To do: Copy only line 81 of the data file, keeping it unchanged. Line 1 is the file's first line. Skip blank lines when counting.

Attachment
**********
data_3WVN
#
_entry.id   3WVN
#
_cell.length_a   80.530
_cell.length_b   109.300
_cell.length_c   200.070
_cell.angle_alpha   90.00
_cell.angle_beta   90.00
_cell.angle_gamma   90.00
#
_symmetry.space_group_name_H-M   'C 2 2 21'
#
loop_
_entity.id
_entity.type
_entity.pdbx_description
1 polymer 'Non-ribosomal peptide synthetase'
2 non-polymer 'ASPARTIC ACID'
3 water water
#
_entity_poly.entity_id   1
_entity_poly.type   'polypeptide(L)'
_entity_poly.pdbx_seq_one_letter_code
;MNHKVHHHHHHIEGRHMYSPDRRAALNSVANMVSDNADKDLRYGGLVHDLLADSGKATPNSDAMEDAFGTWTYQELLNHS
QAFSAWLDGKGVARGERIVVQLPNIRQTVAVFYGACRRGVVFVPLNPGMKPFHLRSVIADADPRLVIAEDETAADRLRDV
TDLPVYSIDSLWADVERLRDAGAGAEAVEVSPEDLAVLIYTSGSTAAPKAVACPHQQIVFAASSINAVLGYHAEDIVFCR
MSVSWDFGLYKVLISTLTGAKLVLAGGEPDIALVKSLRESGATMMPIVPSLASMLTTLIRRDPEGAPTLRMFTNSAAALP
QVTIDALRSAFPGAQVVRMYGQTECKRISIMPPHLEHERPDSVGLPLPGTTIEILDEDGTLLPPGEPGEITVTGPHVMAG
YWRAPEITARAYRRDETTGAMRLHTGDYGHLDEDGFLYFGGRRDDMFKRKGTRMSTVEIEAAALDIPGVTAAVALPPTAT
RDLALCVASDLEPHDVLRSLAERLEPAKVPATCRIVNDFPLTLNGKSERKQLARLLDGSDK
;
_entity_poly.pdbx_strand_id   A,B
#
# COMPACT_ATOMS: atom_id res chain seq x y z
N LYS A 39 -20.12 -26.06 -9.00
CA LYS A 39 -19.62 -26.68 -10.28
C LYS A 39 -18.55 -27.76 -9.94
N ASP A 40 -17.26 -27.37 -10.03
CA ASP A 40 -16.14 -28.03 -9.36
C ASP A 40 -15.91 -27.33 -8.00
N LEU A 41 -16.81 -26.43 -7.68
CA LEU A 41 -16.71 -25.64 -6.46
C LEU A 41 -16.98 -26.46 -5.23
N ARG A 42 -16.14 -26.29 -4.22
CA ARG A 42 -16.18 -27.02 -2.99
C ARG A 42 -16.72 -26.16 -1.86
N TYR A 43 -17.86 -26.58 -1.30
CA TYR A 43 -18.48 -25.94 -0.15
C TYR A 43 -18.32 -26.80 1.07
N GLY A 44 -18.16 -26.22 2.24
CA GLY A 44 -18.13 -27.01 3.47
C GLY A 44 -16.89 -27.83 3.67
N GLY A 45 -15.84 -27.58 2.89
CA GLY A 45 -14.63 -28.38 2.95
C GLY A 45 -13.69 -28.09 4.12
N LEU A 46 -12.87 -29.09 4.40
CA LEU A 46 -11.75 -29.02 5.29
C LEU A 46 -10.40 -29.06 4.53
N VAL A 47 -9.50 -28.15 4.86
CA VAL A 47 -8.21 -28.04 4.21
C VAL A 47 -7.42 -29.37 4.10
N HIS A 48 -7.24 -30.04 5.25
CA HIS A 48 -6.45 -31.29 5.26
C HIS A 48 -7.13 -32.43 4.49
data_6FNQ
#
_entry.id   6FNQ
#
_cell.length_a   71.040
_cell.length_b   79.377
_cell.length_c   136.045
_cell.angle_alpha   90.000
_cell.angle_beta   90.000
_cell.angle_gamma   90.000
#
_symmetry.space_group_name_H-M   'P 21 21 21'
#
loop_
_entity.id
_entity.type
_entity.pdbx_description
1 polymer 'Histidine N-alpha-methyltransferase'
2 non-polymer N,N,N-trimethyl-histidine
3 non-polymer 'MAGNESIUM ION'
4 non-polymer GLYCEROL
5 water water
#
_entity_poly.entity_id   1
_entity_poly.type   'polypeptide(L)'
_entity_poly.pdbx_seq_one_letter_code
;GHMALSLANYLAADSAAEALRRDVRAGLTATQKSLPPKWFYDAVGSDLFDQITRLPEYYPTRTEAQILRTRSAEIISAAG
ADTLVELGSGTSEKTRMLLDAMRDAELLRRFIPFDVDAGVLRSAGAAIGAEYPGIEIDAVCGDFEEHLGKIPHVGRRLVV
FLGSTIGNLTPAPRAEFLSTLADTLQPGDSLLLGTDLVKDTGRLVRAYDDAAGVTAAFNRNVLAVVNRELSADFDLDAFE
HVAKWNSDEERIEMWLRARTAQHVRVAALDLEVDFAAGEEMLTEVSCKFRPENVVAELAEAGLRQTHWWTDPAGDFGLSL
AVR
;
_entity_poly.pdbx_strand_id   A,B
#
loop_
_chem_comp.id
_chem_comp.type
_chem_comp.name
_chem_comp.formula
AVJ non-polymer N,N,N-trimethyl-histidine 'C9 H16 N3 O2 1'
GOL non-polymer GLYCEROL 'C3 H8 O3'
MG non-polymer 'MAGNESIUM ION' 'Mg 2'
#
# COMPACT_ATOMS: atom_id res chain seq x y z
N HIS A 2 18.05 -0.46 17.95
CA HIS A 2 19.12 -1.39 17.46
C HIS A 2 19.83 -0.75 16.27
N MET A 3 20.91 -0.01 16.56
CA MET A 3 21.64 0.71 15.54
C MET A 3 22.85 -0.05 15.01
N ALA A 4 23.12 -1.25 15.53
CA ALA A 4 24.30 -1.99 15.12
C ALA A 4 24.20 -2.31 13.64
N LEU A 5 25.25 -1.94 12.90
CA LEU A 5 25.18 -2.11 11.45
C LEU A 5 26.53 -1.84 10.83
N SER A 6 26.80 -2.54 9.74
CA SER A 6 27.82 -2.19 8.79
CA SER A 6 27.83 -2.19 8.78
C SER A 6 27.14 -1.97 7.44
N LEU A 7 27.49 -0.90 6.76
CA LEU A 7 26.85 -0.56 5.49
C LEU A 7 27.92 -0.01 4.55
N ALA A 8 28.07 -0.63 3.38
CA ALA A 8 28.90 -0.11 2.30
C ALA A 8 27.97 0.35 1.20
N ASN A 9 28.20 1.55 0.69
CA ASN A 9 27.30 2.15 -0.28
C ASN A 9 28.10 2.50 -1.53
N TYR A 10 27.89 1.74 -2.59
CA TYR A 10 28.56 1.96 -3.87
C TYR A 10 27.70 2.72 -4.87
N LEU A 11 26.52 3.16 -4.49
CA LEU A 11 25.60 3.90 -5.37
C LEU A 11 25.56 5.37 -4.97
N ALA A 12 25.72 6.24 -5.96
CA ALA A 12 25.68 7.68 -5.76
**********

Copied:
_entity.type